I had hoped to write a Backwoods Netflix post about The Host, given that I am a fan of the film’s director, Andrew Niccol. I had hoped that, despite the source material and terrible reviews, the film might have been a little sci-fi gem that audiences avoided because of a Twilight hangover. Alas, it isn’t so.
First things first then: The Host, the 2013 science-fiction body-snatcher drama adapted from the Stephanie Meyer novel, is a terrible, terrible film. With the success of The Hunger Games, and Hollywood’s search for the next great Young Adult series to adapt–I’m sure the studio hoped for a series to match Twilight. Instead, The Host serves as a lesson in how fast a bad movie can be forgotten. Did I mention this movie’s bad?
I haven’t read Stephanie Meyer’s novel, but based solely on the film I can confidently say I have no idea what the appeal of this story is. The film provides no direction to viewers unfamiliar with the story; from the first scene The Host makes no attempt to situate viewers in what is going on, and from there it wildly veers off what rails it was laid upon.
Still. I spent an evening watching and thinking about The Host, and admit there are certain delights to be found. Andrew Niccol’s noir/sci-fi pastiche remains a visual feast, for example. While gazing at the detailed and lovely future-scape it presents, and enjoying the one great scene in the film (farming with mirrors), I was reminded of a Roger Ebert review I read sometime in the past 15 years, in which Ebert related Howard Hawks’ definition of a great movie. A great film, Hawks said, has at least three great scenes and no bad scenes. I’ve always liked this definition; it simultaneously acknowledges how difficult it is to make a great movie–three scenes does not seem like that high of a bar–and how rare it is to find a movie that, start to finish, has no missteps.
Gattaca, Andrew Niccol’s 1997 debut, is an excellent example of Hawks’ definition: it has 3-5 truly great scenes, and not a single bad scene. Gattaca is a model of high-concept science fiction: it takes an intriguing concept and tightly weaves a gripping story around smart writing and skilled acting. It’s a creative and efficient piece of film-making, and is not just for sci-fi fans. So before we get to Andrew Niccol’s weakest film, let’s remember his strongest.
In Gattaca, the individual human has become the sum of his or her genes. Genetic information is readily available and the right code means everything. Job applications are pass/fail based on genetic content–you either have what it takes or you do not. Potential mates exchange hair follicles, which are then processed for a full report detailing the birth and future of your possible partner. The social network of the future is your DNA. The life you can attain is determined by what you are made of, and if you are wealthy, you are made of the best material your doctor has at hand. The rest are left with what chance provides, the luck the genetic draw.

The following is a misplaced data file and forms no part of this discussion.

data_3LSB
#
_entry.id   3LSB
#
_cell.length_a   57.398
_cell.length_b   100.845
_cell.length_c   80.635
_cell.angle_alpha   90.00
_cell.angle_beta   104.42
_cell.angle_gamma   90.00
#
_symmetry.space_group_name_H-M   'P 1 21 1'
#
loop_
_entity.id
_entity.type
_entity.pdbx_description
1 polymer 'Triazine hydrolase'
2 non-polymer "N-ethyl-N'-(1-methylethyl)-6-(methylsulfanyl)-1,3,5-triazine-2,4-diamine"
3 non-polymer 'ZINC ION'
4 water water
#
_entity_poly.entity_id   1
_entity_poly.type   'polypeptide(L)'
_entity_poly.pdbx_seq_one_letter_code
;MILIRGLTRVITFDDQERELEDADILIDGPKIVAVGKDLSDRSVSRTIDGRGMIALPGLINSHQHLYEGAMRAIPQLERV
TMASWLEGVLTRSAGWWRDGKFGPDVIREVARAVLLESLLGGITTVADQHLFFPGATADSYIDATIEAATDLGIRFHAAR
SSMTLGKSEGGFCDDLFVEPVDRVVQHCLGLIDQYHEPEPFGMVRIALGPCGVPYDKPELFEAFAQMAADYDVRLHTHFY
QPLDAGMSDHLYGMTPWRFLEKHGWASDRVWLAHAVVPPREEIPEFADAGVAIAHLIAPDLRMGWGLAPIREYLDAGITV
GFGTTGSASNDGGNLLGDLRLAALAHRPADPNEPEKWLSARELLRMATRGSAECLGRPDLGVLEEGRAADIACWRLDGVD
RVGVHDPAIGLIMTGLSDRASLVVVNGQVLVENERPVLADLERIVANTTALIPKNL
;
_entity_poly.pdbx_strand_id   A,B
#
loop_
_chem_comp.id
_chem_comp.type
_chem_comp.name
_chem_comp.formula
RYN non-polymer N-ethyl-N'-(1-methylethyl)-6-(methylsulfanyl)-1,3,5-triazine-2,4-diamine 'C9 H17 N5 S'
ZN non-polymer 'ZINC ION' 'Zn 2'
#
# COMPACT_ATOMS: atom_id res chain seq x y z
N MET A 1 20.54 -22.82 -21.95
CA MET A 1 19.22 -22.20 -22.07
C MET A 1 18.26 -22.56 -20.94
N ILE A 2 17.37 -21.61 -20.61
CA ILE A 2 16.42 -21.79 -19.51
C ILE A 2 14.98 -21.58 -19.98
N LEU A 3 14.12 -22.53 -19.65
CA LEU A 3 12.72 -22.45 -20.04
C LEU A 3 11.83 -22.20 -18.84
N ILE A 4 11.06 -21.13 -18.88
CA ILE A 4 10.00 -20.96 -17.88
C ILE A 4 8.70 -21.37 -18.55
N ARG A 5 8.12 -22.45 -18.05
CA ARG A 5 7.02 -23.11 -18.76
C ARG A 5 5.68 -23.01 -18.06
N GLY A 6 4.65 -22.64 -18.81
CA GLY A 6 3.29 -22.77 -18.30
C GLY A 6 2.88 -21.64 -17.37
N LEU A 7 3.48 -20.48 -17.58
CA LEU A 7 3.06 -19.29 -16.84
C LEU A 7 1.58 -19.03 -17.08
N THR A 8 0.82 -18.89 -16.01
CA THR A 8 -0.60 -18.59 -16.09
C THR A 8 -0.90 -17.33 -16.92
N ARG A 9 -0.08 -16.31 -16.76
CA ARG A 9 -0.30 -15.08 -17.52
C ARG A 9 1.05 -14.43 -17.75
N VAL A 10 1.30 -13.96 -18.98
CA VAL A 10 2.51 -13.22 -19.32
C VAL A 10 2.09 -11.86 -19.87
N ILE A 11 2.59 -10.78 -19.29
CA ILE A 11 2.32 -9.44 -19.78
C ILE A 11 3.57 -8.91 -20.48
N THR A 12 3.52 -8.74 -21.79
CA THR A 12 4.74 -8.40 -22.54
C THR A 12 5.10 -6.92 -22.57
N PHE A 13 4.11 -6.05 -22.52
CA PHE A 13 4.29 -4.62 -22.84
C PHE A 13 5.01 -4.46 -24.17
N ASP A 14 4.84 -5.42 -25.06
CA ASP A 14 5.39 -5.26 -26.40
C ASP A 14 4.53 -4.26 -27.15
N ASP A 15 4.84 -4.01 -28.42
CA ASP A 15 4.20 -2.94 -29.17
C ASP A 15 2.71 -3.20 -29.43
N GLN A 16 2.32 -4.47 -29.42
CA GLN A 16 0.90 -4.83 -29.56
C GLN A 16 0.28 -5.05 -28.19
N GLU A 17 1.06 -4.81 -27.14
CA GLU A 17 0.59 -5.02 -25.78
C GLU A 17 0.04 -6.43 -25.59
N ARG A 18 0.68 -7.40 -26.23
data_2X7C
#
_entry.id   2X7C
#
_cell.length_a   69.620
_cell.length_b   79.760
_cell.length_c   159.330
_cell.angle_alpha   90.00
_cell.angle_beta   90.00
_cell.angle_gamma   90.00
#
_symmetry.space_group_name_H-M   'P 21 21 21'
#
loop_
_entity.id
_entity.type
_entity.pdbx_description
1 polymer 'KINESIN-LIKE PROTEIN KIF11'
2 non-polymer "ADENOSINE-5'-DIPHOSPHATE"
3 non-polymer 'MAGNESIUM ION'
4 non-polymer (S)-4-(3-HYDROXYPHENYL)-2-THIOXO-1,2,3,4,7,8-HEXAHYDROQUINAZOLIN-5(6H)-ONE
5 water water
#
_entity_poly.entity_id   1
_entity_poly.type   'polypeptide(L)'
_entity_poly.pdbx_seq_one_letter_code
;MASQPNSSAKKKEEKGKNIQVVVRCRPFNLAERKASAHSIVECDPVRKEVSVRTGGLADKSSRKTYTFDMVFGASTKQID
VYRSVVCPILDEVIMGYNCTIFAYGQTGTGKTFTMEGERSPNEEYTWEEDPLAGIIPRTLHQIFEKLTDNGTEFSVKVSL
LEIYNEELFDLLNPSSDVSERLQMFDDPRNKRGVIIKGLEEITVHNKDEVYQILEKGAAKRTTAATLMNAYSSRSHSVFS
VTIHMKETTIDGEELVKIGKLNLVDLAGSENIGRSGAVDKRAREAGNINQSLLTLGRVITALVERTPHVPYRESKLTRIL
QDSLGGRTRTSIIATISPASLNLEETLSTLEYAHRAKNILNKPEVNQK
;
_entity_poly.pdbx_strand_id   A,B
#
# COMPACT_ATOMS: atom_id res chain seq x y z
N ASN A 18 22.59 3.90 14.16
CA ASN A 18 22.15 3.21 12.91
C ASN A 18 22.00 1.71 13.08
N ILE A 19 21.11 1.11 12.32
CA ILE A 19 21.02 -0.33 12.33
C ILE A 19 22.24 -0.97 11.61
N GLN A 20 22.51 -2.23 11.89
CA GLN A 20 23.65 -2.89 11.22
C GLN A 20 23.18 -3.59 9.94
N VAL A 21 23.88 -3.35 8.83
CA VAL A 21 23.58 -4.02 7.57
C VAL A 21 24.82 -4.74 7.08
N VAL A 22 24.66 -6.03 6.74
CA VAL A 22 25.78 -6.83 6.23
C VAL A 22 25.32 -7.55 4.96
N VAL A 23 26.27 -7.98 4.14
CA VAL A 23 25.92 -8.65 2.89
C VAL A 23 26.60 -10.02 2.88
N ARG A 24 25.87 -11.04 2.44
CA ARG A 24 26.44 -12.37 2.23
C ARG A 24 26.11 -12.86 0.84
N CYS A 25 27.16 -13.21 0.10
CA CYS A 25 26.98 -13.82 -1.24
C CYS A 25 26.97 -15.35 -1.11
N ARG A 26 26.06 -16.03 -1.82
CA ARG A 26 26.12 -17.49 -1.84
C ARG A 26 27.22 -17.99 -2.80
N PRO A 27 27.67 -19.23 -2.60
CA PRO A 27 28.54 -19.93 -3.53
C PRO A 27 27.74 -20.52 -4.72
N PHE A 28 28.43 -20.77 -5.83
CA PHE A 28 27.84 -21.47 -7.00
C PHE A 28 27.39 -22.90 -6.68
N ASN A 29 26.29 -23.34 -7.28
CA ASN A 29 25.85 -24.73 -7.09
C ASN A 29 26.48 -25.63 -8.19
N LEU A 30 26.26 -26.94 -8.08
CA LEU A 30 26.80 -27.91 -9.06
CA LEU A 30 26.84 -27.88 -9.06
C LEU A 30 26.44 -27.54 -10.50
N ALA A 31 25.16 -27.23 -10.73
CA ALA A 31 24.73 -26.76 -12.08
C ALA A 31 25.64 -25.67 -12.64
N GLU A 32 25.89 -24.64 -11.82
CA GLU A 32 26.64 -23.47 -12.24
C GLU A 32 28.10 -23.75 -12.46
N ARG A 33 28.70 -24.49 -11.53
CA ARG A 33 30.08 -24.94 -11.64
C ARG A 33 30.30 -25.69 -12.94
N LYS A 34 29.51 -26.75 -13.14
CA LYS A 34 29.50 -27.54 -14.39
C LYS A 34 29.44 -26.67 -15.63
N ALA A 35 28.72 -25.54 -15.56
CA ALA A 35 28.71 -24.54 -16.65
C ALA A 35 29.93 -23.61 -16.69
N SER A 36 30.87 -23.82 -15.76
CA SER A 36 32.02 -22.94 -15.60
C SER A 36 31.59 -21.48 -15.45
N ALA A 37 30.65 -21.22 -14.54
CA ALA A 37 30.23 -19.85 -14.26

Central to the success of Gattaca is the establishment of the Andrew Niccol visual aesthetic, which is present in every film he has directed. Niccol roots his vision of the future in the past. He mixes the idealized future as dreamed of in the 1950s, helpful technology, uniform clothing, chrome decor, crisp architecture, with the increased social and economic division that accompanies this progress: classism, poverty, desperation. The world is brighter and bluer for the rich, and darker and fully saturated for the poor. A future dystopia that, depending on the angle, could easily be mistaken for utopia.
The question of Gattaca is this: if a human life is pre-determined at birth, can we ever be more than our genes? Can we fall in love not with genes but with a person? Can we overcome the determinism of our genetic codes? The answer of course, is yes. The capacity of human achievement, love, sacrifice, these things cannot be reduced to our elemental DNA. Men and women achieve greatness all the time; their is no genetic marker for will. It’s a lovely story, beautifully told, in a powerful film.
Since Gattaca, Niccol’s work has sought to grapple with similar questions: What makes us human? How do humans live and love and interact meaningfully in a deterministic world? Are we free to make our choices, or are they made for us? These are interesting questions apt for our time, and worthy of a sci-fi director’s career.